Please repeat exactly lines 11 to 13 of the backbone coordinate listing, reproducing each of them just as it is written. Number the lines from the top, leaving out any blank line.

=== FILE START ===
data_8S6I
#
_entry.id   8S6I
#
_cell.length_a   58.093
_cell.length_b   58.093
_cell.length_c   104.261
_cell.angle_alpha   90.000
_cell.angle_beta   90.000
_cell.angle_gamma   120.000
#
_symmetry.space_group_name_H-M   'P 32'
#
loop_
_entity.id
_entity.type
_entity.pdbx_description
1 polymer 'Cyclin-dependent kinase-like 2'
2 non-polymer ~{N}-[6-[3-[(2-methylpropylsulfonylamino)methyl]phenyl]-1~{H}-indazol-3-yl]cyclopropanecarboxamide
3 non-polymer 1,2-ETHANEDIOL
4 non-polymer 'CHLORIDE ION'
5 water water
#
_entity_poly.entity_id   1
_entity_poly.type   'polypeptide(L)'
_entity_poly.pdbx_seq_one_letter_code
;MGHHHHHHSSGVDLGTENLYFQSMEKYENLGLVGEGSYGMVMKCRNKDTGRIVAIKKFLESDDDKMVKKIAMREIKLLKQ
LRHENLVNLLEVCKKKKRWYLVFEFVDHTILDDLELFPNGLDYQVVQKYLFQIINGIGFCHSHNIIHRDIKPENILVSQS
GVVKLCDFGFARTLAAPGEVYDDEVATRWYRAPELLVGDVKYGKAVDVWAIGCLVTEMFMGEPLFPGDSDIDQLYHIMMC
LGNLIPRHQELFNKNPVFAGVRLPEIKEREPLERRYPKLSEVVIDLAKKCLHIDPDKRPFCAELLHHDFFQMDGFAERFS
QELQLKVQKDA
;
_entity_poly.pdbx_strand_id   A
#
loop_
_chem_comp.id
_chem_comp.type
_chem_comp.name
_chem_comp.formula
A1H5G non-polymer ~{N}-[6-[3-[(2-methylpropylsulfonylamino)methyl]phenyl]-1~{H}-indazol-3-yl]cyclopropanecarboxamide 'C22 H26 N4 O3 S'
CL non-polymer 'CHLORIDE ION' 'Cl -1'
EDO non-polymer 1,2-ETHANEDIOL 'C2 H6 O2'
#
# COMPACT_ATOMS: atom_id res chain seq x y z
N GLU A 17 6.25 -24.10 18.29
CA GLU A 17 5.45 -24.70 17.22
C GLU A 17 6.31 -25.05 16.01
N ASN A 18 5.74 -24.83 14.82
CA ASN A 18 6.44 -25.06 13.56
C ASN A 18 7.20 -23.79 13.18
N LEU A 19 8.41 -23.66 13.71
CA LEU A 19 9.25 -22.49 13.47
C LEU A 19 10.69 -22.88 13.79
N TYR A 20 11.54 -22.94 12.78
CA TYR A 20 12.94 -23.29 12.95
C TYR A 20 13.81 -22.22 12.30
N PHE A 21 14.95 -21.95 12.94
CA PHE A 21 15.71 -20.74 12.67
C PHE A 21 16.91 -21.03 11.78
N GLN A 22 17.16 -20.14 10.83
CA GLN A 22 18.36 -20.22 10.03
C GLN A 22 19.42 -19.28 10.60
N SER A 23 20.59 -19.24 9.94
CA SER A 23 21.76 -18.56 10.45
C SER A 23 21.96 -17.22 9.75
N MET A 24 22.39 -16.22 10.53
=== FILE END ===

#
_symmetry.space_group_name_H-M   'P 32'
#